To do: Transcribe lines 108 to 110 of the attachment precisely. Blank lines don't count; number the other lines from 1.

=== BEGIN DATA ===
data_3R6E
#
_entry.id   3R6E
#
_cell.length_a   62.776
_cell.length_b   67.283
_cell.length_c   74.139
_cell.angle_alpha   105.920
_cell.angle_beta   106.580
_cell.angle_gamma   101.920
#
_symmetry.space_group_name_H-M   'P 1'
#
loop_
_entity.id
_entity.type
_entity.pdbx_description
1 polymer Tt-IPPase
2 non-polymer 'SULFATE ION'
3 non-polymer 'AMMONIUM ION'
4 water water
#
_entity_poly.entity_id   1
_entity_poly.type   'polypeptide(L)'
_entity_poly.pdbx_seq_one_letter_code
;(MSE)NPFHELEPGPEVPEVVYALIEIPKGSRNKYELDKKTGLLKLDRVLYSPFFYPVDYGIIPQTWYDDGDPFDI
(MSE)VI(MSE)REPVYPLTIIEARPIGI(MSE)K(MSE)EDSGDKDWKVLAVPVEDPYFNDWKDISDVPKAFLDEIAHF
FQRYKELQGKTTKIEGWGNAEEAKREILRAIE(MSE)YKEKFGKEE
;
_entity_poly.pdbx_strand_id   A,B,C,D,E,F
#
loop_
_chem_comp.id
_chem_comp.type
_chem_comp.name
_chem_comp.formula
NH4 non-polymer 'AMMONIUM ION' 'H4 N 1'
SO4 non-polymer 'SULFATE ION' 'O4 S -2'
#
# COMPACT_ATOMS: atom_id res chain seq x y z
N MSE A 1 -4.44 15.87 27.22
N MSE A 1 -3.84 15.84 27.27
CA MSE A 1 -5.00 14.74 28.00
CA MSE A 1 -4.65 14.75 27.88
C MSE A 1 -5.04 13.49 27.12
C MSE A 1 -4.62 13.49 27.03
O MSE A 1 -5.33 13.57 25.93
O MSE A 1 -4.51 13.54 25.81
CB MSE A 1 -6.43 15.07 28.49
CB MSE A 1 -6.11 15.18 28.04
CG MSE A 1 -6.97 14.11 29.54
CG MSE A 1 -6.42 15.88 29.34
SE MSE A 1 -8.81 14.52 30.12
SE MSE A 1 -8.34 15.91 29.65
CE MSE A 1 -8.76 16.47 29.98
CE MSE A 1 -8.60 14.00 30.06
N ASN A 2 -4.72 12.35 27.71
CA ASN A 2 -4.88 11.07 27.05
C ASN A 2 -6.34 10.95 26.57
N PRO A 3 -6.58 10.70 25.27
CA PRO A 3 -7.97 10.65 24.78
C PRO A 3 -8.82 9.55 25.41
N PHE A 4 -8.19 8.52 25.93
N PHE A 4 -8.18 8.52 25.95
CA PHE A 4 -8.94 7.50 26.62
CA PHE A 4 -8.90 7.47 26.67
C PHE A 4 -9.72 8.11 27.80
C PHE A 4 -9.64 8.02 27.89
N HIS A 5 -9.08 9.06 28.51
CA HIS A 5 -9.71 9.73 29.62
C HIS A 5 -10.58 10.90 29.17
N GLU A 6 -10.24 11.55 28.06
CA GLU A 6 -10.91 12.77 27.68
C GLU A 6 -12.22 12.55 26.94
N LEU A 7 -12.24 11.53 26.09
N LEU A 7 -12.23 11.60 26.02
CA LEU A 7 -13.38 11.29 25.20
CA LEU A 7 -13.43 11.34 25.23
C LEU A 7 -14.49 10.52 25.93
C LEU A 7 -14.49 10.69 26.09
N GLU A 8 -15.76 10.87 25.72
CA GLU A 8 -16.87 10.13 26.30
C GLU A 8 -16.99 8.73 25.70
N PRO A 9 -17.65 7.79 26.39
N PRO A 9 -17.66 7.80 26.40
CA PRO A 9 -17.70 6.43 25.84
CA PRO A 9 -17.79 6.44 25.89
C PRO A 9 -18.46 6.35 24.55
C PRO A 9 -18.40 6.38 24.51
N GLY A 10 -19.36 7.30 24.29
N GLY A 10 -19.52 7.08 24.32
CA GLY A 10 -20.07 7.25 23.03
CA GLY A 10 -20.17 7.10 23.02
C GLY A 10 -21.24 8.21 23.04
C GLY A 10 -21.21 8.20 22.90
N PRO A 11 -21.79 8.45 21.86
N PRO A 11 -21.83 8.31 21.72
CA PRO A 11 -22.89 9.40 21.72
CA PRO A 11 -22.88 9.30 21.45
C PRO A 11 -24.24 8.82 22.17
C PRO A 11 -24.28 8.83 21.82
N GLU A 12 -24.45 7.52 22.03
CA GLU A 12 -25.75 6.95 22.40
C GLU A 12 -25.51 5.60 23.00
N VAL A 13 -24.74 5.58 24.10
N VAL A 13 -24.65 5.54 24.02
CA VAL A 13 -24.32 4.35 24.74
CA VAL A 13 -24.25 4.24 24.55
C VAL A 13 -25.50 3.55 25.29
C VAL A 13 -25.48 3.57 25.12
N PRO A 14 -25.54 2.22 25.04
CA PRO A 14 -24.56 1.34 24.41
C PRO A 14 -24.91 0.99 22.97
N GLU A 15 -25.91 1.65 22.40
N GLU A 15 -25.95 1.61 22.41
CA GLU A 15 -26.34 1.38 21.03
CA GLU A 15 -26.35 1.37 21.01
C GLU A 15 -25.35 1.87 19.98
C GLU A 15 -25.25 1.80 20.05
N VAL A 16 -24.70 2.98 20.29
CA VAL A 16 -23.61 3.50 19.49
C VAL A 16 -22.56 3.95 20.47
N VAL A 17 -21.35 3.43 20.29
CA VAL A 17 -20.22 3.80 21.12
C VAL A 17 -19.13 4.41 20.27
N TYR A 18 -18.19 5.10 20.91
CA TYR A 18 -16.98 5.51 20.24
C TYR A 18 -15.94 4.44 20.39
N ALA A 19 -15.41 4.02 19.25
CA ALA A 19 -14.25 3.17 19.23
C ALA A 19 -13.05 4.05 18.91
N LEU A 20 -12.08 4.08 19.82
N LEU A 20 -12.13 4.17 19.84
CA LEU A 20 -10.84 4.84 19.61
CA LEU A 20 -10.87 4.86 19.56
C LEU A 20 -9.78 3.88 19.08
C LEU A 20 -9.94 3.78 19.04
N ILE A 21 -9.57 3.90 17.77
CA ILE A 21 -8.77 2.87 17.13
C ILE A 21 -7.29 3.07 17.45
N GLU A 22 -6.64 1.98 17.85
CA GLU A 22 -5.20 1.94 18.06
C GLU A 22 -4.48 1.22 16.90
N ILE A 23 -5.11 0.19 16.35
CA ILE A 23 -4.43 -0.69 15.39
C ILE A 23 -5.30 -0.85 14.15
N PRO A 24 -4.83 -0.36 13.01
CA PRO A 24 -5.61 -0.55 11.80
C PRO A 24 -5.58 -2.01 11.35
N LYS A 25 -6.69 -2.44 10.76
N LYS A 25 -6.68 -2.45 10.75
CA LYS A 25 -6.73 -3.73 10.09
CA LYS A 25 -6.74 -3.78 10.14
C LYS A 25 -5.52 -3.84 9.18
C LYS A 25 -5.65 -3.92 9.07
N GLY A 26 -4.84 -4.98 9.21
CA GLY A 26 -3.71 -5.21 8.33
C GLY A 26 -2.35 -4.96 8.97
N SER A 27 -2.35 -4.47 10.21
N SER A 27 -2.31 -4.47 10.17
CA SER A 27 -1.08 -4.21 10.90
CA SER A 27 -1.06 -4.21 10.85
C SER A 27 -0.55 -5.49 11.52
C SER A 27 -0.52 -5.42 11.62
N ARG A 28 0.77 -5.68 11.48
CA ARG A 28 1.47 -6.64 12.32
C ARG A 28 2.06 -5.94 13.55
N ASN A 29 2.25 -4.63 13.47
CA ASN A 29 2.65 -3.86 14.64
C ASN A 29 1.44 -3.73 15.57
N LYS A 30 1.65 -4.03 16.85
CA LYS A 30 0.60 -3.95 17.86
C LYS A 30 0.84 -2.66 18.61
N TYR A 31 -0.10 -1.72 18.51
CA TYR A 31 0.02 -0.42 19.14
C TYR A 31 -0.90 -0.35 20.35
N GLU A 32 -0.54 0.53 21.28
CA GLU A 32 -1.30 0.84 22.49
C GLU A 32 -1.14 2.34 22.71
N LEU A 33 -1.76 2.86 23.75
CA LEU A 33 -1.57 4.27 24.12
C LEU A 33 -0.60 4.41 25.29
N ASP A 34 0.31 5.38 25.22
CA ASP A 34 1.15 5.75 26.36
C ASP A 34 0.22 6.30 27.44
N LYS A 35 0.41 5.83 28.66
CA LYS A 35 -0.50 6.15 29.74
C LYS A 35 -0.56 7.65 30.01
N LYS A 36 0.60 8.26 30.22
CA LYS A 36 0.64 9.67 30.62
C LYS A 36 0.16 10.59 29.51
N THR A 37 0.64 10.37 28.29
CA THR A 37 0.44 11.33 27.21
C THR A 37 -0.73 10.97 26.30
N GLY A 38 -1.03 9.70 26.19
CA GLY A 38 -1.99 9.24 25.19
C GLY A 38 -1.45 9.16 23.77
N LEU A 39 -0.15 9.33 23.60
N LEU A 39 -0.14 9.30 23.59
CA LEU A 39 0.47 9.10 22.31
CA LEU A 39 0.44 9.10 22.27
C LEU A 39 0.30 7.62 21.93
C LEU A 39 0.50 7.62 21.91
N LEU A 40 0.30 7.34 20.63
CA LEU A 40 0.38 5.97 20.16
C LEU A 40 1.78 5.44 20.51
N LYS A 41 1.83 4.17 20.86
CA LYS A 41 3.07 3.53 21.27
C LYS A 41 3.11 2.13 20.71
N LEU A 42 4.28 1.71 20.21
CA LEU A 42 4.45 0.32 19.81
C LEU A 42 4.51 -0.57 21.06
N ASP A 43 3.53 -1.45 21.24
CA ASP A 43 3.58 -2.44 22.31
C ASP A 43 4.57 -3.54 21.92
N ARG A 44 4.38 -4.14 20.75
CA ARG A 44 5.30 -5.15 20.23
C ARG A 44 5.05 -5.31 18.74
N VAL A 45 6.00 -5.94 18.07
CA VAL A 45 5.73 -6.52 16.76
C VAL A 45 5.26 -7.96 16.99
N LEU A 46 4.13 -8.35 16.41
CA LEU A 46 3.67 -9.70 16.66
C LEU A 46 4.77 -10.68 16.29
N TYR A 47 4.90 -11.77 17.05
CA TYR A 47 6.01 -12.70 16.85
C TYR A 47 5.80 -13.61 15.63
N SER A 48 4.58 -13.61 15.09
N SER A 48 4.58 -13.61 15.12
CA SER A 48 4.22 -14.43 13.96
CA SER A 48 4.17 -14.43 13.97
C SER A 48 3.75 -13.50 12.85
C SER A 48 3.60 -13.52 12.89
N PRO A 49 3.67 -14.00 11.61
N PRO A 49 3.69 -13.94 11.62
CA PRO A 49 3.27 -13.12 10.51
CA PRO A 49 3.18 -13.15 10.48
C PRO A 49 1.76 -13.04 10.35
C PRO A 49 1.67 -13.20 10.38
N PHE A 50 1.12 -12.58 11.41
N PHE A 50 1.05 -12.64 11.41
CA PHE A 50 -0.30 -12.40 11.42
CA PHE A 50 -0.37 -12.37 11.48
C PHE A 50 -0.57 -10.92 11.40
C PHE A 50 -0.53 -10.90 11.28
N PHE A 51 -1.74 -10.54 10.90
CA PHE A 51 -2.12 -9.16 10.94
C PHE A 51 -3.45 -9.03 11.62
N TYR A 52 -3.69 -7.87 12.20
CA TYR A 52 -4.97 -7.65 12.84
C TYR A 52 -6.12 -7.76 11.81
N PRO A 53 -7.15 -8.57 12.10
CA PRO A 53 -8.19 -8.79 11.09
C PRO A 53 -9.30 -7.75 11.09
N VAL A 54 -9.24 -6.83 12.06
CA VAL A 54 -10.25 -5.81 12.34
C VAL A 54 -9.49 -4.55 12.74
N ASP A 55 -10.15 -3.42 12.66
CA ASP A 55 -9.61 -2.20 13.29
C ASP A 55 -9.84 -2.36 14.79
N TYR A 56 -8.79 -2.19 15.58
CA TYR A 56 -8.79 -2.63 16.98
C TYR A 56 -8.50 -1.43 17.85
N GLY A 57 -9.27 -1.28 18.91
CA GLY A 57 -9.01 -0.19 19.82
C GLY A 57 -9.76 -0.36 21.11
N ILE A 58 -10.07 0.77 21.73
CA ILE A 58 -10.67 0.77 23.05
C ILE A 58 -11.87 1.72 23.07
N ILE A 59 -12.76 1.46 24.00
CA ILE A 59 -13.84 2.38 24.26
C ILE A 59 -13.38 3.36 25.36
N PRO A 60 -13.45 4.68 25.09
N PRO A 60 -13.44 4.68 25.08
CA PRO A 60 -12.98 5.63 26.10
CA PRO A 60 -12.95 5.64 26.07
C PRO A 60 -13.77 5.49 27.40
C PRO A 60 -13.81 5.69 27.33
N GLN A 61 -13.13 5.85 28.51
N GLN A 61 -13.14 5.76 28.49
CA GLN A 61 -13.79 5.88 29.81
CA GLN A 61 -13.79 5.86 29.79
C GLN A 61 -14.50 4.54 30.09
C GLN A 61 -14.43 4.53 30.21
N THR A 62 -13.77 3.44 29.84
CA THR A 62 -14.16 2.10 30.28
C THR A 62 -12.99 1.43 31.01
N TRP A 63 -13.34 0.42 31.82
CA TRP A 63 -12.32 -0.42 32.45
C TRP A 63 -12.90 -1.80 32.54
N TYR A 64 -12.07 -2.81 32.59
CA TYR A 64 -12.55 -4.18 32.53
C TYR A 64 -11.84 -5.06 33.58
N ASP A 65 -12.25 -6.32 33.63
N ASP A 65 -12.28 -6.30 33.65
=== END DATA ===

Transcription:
CA VAL A 13 -24.25 4.24 24.55
C VAL A 13 -25.50 3.55 25.29
C VAL A 13 -25.48 3.57 25.12